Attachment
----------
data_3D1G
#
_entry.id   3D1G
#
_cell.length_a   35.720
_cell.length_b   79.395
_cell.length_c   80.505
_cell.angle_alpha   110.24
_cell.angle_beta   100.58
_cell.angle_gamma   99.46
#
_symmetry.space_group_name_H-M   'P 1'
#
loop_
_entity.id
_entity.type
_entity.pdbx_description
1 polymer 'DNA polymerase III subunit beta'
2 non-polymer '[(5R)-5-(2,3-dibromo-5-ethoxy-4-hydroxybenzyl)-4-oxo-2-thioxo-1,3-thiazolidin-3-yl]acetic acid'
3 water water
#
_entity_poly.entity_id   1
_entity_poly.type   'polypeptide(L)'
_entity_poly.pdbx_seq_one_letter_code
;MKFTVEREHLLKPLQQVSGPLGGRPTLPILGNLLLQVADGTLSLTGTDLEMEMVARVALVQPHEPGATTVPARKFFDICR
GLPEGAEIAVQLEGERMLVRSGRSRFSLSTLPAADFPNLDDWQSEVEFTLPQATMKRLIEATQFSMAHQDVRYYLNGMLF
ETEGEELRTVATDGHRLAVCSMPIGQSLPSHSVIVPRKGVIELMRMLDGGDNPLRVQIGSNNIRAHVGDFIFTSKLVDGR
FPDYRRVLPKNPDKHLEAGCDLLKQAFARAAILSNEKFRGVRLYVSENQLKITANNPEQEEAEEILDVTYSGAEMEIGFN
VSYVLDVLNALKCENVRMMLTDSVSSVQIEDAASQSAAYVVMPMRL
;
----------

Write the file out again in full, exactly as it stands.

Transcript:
data_3D1G
#
_entry.id   3D1G
#
_cell.length_a   35.720
_cell.length_b   79.395
_cell.length_c   80.505
_cell.angle_alpha   110.24
_cell.angle_beta   100.58
_cell.angle_gamma   99.46
#
_symmetry.space_group_name_H-M   'P 1'
#
loop_
_entity.id
_entity.type
_entity.pdbx_description
1 polymer 'DNA polymerase III subunit beta'
2 non-polymer '[(5R)-5-(2,3-dibromo-5-ethoxy-4-hydroxybenzyl)-4-oxo-2-thioxo-1,3-thiazolidin-3-yl]acetic acid'
3 water water
#
_entity_poly.entity_id   1
_entity_poly.type   'polypeptide(L)'
_entity_poly.pdbx_seq_one_letter_code
;MKFTVEREHLLKPLQQVSGPLGGRPTLPILGNLLLQVADGTLSLTGTDLEMEMVARVALVQPHEPGATTVPARKFFDICR
GLPEGAEIAVQLEGERMLVRSGRSRFSLSTLPAADFPNLDDWQSEVEFTLPQATMKRLIEATQFSMAHQDVRYYLNGMLF
ETEGEELRTVATDGHRLAVCSMPIGQSLPSHSVIVPRKGVIELMRMLDGGDNPLRVQIGSNNIRAHVGDFIFTSKLVDGR
FPDYRRVLPKNPDKHLEAGCDLLKQAFARAAILSNEKFRGVRLYVSENQLKITANNPEQEEAEEILDVTYSGAEMEIGFN
VSYVLDVLNALKCENVRMMLTDSVSSVQIEDAASQSAAYVVMPMRL
;